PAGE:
EEOC sues Perdue on church group’s behalf

WILMINGTON — A federal agency sued Perdue Farms Inc. on Monday, claiming the company discriminated against its Seventh-day Adventist employees by refusing to excuse them from Saturday shifts unless the workers produced written proof that they had been to church.

The lawsuit was filed in U.S. District Court in Wilmington by the U.S. Equal Employment Opportunity Commission on behalf of Jean Ulysse and other Seventh-day Adventists who work at the poultry company’s Georgetown plant. Ulysse could not be reached.

Perdue spokesman Joe Forsthoffer said the company had not yet seen the lawsuit and therefore could not comment.

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Seventh-day Adventism

While it claims to be a mainstream Christian denomination, theologically the Seventh-day Adventism is a cult of Christianity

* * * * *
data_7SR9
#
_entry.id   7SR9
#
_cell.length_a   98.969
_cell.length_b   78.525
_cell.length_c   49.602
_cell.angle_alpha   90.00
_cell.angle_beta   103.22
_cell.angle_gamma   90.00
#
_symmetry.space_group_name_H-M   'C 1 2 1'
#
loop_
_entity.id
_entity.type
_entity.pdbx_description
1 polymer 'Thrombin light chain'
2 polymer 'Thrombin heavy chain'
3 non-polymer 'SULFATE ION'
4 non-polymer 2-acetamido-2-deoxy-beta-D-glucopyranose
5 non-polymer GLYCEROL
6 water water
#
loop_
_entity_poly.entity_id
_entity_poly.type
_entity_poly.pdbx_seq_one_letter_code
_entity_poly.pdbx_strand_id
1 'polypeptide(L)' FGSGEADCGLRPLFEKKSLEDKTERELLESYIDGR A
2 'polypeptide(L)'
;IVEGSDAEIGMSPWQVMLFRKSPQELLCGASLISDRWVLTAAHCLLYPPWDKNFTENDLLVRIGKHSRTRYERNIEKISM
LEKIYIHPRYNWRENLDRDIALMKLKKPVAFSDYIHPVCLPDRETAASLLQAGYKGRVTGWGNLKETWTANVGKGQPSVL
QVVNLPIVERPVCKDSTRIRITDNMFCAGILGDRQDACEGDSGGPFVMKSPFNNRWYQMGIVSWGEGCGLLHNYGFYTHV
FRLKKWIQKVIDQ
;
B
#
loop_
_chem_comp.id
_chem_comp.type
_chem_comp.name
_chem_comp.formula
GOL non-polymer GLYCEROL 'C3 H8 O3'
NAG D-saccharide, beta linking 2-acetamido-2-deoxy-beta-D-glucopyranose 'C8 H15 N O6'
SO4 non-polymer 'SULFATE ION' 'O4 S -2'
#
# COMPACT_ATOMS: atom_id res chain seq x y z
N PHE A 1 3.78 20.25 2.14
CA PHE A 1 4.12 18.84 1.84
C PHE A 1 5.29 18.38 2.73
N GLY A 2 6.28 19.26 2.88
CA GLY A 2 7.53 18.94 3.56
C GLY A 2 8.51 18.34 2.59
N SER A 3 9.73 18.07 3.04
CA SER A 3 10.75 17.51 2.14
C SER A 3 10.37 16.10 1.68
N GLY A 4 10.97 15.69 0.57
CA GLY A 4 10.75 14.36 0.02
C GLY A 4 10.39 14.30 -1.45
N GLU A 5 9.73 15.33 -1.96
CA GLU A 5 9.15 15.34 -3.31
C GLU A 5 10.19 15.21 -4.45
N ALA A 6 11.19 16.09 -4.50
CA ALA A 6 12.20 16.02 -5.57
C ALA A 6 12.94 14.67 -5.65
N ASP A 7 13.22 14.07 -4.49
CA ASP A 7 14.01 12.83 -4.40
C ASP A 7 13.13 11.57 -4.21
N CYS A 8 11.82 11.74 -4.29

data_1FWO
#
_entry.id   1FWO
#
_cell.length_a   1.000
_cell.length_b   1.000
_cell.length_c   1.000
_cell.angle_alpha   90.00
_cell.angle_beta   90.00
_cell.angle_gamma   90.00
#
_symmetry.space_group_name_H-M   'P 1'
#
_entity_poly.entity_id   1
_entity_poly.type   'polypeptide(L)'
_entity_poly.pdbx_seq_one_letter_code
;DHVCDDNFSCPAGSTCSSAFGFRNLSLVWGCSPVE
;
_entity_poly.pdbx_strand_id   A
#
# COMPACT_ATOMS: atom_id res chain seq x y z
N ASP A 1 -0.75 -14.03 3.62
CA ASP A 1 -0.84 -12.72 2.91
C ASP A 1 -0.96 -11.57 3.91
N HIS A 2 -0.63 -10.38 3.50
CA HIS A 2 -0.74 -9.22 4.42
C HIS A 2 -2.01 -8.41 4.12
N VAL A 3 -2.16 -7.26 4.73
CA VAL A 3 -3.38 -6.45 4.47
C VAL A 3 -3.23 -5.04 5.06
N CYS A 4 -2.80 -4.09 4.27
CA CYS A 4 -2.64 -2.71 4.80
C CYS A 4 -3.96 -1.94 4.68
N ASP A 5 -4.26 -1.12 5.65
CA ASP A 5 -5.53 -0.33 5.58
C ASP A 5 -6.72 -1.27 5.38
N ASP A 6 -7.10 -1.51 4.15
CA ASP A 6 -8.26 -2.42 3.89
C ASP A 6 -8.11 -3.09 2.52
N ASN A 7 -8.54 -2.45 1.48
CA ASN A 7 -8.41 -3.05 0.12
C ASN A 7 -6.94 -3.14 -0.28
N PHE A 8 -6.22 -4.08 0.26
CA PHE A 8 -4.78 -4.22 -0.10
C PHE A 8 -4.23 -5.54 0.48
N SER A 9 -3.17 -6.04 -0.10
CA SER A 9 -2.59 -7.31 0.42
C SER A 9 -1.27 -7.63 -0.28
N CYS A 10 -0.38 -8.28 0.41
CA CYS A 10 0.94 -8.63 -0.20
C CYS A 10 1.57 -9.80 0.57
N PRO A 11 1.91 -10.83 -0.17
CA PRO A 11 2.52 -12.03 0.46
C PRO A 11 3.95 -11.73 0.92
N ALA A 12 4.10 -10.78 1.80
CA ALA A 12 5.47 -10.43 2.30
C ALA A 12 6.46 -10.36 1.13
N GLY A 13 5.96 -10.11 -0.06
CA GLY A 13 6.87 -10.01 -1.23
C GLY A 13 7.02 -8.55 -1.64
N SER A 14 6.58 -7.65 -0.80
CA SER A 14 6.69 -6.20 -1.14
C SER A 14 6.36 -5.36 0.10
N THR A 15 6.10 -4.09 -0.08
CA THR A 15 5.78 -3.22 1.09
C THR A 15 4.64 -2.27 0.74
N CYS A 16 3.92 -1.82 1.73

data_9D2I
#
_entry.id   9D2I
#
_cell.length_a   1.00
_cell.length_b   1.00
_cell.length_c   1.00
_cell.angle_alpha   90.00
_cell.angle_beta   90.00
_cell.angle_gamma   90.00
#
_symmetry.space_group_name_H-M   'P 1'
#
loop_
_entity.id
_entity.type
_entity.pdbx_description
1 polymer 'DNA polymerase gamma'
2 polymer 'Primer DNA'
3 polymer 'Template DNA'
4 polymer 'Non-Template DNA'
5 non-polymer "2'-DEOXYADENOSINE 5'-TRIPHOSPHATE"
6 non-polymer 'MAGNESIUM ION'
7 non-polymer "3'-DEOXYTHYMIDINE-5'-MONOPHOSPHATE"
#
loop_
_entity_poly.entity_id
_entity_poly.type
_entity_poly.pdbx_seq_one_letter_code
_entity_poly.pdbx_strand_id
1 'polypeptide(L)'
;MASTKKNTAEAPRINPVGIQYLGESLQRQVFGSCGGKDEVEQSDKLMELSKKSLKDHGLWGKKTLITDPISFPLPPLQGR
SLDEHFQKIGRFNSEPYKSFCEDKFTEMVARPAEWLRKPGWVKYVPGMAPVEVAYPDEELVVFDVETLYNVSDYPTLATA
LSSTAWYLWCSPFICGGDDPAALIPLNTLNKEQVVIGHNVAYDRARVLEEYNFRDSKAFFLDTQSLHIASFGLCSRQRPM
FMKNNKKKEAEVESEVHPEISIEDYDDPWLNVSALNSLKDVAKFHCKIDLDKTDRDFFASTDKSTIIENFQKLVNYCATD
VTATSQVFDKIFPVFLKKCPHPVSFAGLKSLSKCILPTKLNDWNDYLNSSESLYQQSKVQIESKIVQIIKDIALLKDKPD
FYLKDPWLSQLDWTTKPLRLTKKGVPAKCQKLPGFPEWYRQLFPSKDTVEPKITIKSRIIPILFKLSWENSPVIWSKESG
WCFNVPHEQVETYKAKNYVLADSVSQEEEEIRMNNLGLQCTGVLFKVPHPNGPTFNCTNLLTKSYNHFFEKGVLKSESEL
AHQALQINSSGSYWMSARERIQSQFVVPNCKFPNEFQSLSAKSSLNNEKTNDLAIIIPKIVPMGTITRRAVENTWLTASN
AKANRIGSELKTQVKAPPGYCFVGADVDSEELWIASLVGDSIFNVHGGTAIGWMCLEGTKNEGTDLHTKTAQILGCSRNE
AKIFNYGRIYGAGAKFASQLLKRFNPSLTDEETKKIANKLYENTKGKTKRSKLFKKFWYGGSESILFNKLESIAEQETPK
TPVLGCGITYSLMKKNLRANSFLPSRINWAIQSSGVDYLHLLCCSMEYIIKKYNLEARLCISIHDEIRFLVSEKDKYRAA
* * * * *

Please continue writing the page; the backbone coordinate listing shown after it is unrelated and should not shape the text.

Human resources director Bob Bullock declined to comment directly on the suit, but said Perdue does not discriminate.

“We do accommodate associates for religious reasons,” Bullock said.

“We always have and always will.”

Jacqueline McNair, regional attorney for the commission, said eight Perdue employees complained about being scheduled to work on Saturdays despite their religious convictions. Seventh-day Adventists consider Saturday their Sabbath.

According to the lawsuit, Perdue posted a written policy about the issue in 2001 that said if a Seventh-day Adventist missed work for religious reasons, they had to provide written proof that they had been to church.

That proof would be accepted only the next day, a Sunday, the lawsuit said.

Normally, the only parts of the plant open on Sunday are the distribution area and the maintenance department, Bullock said.

Forcing workers to bring in written proof of church attendance “calls into question the sincerity of their religious beliefs,” commission lawyers wrote in the lawsuit.

The commission is seeking an unspecified amount of monetary damages for the employees.

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(Listed if other than Religion News Blog)
The News Journal, USA
Sep. 22, 2004
Steven Church

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